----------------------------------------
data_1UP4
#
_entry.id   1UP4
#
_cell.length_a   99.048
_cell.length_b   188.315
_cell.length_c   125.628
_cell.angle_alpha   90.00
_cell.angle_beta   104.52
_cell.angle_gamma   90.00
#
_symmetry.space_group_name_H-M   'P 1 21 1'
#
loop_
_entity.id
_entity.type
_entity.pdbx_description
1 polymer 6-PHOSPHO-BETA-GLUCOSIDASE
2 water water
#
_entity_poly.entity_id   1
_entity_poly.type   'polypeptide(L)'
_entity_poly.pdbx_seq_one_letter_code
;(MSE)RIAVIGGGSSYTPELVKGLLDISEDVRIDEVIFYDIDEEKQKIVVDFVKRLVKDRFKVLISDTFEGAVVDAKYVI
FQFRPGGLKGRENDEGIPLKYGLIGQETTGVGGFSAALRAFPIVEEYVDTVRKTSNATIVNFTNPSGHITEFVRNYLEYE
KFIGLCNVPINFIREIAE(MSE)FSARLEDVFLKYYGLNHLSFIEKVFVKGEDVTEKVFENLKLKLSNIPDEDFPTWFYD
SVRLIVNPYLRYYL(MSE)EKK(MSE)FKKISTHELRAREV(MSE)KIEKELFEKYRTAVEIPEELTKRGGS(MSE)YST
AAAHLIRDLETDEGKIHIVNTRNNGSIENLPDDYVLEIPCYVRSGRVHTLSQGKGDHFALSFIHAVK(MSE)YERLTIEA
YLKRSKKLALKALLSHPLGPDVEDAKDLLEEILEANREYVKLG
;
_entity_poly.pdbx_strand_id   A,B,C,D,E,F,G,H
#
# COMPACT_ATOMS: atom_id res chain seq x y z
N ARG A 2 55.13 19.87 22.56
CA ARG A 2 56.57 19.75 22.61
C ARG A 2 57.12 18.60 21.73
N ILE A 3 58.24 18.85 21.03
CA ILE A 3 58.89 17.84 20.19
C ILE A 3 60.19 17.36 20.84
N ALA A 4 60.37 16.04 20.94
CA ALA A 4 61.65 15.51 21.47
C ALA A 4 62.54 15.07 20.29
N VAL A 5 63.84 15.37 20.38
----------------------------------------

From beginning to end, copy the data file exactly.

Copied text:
data_1UP4
#
_entry.id   1UP4
#
_cell.length_a   99.048
_cell.length_b   188.315
_cell.length_c   125.628
_cell.angle_alpha   90.00
_cell.angle_beta   104.52
_cell.angle_gamma   90.00
#
_symmetry.space_group_name_H-M   'P 1 21 1'
#
loop_
_entity.id
_entity.type
_entity.pdbx_description
1 polymer 6-PHOSPHO-BETA-GLUCOSIDASE
2 water water
#
_entity_poly.entity_id   1
_entity_poly.type   'polypeptide(L)'
_entity_poly.pdbx_seq_one_letter_code
;(MSE)RIAVIGGGSSYTPELVKGLLDISEDVRIDEVIFYDIDEEKQKIVVDFVKRLVKDRFKVLISDTFEGAVVDAKYVI
FQFRPGGLKGRENDEGIPLKYGLIGQETTGVGGFSAALRAFPIVEEYVDTVRKTSNATIVNFTNPSGHITEFVRNYLEYE
KFIGLCNVPINFIREIAE(MSE)FSARLEDVFLKYYGLNHLSFIEKVFVKGEDVTEKVFENLKLKLSNIPDEDFPTWFYD
SVRLIVNPYLRYYL(MSE)EKK(MSE)FKKISTHELRAREV(MSE)KIEKELFEKYRTAVEIPEELTKRGGS(MSE)YST
AAAHLIRDLETDEGKIHIVNTRNNGSIENLPDDYVLEIPCYVRSGRVHTLSQGKGDHFALSFIHAVK(MSE)YERLTIEA
YLKRSKKLALKALLSHPLGPDVEDAKDLLEEILEANREYVKLG
;
_entity_poly.pdbx_strand_id   A,B,C,D,E,F,G,H
#
# COMPACT_ATOMS: atom_id res chain seq x y z
N ARG A 2 55.13 19.87 22.56
CA ARG A 2 56.57 19.75 22.61
C ARG A 2 57.12 18.60 21.73
N ILE A 3 58.24 18.85 21.03
CA ILE A 3 58.89 17.84 20.19
C ILE A 3 60.19 17.36 20.84
N ALA A 4 60.37 16.04 20.94
CA ALA A 4 61.65 15.51 21.47
C ALA A 4 62.54 15.07 20.29
N VAL A 5 63.84 15.37 20.38